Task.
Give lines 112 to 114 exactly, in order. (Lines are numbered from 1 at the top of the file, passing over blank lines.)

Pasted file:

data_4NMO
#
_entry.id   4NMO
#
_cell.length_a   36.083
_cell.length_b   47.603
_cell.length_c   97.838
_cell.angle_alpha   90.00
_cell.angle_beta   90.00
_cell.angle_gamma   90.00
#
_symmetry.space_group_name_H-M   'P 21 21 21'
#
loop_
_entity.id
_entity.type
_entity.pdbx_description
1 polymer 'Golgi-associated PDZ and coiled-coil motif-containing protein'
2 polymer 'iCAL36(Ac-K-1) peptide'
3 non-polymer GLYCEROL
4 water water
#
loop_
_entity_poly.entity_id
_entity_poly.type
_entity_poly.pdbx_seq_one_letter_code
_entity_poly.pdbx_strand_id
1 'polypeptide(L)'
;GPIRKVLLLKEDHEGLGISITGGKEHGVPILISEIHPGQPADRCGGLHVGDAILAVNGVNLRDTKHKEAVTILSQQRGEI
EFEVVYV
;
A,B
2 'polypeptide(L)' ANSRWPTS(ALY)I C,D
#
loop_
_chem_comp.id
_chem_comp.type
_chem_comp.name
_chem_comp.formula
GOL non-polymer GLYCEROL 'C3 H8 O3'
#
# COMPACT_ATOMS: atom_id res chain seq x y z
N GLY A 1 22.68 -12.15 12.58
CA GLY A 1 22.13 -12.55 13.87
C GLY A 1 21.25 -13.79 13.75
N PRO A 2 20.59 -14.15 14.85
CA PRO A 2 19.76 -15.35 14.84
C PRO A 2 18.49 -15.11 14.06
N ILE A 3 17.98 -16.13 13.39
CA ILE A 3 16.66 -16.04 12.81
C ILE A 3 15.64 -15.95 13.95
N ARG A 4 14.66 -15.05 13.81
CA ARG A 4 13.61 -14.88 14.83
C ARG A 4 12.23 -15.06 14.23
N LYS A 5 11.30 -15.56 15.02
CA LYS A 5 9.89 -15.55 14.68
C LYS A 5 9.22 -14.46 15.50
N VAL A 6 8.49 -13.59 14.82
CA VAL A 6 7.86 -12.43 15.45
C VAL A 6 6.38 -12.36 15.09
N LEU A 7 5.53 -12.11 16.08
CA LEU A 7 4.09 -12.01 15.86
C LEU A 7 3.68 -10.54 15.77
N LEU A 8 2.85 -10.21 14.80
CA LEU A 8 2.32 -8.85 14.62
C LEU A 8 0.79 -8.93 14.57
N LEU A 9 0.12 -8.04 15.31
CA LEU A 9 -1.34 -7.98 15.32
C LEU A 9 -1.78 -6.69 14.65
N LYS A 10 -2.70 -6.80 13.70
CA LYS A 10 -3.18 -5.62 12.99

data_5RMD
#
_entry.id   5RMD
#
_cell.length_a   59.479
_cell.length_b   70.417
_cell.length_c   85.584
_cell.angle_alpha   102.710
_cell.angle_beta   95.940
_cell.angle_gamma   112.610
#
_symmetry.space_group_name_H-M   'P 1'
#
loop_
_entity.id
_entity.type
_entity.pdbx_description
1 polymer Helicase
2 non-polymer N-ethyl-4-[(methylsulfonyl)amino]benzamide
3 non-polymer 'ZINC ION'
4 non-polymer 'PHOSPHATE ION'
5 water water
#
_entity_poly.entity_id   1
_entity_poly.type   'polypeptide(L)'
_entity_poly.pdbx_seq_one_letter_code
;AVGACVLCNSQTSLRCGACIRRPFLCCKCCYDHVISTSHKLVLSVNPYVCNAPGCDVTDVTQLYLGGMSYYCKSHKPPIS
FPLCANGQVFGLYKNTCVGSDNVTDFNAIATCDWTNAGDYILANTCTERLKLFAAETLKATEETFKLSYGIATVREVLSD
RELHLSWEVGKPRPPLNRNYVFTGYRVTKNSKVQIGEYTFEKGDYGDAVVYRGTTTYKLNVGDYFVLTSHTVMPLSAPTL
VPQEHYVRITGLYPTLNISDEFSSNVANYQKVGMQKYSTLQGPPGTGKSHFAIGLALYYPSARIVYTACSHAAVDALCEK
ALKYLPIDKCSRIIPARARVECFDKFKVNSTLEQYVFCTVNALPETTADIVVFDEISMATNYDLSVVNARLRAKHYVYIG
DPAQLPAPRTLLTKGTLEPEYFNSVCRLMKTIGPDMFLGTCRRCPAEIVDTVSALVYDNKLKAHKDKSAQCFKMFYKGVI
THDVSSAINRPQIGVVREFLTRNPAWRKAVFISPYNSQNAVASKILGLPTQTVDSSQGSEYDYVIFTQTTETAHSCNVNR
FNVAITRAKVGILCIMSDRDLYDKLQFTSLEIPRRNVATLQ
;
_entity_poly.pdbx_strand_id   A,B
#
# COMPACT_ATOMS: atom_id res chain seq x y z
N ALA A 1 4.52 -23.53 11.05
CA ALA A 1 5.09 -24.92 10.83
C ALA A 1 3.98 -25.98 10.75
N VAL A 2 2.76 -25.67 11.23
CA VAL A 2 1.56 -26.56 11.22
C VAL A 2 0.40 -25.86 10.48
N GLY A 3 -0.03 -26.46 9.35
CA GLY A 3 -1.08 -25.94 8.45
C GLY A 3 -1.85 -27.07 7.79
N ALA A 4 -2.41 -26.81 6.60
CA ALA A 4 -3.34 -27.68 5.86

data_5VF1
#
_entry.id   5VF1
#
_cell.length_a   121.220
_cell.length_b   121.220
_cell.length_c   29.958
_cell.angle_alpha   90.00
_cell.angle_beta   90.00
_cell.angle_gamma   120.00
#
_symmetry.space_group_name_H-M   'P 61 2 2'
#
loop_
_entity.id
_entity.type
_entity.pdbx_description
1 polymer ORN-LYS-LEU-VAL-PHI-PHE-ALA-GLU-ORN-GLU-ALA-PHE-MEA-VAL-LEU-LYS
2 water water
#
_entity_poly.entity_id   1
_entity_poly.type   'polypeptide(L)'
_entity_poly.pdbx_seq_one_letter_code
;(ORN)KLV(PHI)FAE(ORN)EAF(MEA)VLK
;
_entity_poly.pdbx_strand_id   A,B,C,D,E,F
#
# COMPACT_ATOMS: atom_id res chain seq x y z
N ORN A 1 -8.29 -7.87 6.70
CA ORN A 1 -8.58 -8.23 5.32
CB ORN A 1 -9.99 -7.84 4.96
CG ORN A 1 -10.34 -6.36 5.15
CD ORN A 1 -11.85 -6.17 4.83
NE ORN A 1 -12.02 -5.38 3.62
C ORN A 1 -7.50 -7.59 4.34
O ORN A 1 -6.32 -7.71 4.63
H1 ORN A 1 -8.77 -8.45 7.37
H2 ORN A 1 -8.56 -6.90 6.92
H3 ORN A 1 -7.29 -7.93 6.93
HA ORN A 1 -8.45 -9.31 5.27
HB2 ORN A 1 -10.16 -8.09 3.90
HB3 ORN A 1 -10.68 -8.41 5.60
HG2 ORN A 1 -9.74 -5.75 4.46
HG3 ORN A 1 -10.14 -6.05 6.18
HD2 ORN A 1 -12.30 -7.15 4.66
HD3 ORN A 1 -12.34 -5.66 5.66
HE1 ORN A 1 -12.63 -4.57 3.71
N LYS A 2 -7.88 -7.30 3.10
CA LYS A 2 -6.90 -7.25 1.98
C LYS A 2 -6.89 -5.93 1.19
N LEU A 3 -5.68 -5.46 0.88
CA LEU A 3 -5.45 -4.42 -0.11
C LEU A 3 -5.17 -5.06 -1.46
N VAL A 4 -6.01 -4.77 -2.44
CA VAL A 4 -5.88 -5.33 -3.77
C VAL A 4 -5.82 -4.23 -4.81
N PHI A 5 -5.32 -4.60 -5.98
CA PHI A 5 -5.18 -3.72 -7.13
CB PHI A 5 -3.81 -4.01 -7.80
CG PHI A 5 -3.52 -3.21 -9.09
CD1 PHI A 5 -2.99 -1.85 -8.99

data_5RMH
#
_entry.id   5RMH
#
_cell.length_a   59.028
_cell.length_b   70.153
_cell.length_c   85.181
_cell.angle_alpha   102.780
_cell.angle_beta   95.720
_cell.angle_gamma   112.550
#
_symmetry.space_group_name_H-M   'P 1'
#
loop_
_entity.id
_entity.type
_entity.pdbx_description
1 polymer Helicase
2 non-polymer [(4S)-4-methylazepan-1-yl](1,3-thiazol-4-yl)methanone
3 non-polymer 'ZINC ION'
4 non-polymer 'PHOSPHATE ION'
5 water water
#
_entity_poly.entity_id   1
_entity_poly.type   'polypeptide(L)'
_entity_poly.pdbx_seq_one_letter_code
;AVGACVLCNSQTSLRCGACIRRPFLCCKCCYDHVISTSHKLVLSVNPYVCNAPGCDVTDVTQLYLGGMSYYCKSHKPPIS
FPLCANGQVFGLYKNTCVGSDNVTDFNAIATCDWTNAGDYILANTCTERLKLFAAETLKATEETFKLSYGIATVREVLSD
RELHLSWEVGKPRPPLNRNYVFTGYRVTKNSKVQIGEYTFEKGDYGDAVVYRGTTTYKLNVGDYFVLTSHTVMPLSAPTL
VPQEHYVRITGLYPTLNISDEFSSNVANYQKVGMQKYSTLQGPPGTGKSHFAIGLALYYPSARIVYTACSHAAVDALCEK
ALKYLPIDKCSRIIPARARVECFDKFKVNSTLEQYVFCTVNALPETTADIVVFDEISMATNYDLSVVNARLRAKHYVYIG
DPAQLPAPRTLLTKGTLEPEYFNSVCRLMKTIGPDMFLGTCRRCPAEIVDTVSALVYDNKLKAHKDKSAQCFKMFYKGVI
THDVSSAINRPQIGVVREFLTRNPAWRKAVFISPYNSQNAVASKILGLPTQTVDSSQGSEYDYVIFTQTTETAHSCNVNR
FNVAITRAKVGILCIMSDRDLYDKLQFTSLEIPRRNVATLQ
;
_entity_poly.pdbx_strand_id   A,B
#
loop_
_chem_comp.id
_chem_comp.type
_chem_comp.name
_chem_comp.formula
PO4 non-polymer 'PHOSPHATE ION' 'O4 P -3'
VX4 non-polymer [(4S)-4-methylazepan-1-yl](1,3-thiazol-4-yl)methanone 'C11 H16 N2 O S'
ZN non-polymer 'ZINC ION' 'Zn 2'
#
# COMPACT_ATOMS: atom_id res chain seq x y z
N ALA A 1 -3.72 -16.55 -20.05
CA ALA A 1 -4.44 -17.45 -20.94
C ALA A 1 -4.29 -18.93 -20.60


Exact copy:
C ALA A 1 3.98 -25.98 10.75
N VAL A 2 2.76 -25.67 11.23
CA VAL A 2 1.56 -26.56 11.22